Eric Olberz, a professional Porsche racing driver whose family runs Sport Chalet, told the NY Daily News on Monday, “It was tricky and could stall starting up, but once you got it into second gear, it wasn’t a problem.”
Daily News reports that Porsche engineers intentionally excluded an electronic system in the 2005 Carrera GT that automatically corrects when a driver loses control. This system is now mandatory in all cars sold in the US.
Olberz owned the Porsche and drove it for a total of 600 miles until he sold it in 2008 to yet another owner who preceded Rodas, and because of his knowledge, he believes Rodas may have lost control when the car hit either an oily patch or gravel in the road.
Olberz said, “If you want to get the most out of the car on a professional level, you don’t want stability control. You wouldn’t want it full-time. But on a public street, you would want to activate it. You never know what your road conditions will be and when you might lose traction. And if you’re going too fast in that car, you can’t correct it.”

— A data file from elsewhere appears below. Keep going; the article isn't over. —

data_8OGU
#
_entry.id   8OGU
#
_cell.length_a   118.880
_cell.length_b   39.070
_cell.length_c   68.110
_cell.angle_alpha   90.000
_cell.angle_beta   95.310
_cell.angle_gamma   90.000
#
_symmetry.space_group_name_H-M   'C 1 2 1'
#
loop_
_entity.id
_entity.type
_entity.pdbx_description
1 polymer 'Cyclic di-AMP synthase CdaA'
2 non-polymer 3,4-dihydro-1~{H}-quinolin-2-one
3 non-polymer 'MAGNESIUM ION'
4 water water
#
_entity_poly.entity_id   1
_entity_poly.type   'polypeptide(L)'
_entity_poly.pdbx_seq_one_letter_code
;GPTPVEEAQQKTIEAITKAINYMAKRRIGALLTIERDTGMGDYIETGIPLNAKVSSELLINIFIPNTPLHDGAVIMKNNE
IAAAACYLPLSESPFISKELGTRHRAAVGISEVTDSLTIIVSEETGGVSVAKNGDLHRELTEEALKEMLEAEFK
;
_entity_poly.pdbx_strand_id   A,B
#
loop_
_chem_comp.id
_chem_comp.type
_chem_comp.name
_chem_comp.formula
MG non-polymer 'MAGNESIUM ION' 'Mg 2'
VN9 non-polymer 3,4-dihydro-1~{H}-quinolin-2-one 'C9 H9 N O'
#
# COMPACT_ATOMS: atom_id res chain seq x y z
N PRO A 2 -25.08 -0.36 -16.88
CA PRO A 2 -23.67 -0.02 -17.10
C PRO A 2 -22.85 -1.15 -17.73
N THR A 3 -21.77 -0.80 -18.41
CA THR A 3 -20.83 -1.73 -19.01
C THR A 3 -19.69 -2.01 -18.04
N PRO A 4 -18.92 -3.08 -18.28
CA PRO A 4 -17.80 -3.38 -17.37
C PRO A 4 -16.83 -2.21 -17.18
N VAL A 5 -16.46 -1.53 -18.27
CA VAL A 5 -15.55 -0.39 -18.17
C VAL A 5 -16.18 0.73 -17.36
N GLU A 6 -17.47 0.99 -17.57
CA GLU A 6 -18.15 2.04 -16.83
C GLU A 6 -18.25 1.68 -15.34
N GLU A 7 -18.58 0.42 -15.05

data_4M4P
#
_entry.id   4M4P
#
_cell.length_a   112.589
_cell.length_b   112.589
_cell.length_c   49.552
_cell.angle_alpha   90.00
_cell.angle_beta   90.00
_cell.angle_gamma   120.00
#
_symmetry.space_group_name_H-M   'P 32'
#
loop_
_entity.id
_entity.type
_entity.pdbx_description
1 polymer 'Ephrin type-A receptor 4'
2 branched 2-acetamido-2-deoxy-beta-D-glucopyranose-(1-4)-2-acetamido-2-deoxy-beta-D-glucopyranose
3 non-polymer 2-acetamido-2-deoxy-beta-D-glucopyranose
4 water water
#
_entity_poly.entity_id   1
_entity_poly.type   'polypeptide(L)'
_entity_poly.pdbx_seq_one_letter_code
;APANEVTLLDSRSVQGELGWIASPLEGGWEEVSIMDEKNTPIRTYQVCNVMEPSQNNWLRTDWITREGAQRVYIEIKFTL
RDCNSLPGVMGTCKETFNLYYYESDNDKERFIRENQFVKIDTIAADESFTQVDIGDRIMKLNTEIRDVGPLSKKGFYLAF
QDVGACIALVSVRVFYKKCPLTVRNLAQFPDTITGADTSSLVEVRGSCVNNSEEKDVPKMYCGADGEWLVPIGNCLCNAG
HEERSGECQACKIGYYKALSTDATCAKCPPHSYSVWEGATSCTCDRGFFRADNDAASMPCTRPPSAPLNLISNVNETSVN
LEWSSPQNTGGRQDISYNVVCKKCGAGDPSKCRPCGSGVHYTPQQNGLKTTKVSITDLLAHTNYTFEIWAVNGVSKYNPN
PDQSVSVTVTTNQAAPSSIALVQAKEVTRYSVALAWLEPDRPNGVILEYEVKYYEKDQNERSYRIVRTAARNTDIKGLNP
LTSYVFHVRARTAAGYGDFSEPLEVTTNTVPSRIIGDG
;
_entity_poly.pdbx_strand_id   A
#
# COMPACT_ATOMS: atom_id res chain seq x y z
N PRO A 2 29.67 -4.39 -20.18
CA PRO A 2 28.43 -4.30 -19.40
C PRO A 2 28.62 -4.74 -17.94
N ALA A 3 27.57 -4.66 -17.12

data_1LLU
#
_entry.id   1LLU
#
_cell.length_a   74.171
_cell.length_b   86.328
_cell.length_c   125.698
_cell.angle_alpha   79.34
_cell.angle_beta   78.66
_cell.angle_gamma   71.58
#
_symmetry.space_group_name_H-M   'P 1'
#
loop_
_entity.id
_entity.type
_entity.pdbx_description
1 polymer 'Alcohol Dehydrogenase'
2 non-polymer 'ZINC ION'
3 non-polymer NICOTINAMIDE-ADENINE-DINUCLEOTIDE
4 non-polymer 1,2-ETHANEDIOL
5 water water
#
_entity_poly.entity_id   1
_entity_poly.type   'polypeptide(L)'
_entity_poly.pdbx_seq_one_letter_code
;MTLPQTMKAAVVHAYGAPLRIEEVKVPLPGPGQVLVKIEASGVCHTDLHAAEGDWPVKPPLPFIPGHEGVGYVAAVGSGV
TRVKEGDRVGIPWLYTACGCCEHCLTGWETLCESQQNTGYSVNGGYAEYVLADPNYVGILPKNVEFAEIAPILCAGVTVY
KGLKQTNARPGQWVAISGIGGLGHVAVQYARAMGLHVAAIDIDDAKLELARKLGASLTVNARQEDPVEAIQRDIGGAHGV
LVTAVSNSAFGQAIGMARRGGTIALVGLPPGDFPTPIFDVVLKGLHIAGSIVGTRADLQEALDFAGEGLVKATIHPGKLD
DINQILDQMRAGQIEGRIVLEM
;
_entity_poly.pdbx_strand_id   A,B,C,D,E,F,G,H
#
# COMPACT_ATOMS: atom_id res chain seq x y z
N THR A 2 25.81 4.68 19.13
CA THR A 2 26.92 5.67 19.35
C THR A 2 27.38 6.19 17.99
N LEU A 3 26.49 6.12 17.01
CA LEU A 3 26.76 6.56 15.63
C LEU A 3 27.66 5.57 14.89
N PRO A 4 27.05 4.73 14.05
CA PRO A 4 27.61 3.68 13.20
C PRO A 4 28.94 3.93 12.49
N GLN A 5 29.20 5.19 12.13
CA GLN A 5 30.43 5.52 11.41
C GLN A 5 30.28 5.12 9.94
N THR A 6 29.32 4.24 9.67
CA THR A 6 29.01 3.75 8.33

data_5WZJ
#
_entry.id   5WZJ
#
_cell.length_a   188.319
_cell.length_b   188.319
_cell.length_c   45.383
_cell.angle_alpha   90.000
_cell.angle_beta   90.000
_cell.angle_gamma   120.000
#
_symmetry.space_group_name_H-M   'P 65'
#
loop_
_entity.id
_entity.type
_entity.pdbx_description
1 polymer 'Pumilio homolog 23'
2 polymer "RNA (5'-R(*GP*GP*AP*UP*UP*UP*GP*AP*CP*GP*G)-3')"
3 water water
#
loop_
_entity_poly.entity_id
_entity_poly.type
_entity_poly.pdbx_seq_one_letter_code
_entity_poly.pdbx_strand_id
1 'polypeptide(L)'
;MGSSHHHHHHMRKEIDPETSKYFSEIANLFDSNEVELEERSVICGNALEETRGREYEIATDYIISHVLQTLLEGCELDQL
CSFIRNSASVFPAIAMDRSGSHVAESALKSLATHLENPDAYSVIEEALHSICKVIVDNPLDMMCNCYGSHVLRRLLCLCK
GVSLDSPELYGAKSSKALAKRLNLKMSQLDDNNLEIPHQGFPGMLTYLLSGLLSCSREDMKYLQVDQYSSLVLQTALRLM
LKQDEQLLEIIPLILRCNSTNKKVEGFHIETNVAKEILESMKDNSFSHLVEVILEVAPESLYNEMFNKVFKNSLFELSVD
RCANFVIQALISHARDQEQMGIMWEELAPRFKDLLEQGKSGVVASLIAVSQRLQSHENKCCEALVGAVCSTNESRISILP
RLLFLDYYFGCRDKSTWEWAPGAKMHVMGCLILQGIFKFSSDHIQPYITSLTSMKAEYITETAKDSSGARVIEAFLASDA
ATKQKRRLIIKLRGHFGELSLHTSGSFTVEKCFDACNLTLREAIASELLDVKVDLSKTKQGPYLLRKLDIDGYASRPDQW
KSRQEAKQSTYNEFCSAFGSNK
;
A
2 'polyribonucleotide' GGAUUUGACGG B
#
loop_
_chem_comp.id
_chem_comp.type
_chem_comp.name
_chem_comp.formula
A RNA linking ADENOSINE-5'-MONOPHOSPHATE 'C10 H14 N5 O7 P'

Police say speed was a factor in the fiery crash that killed the “Fast & Furious” star, but the incident remains under investigation.
One of the previous owners of the 2005 Porsche Carrera GT in which Paul Walker and friend Roger Rodas tragically died said the car had a “tricky” clutch that would stall.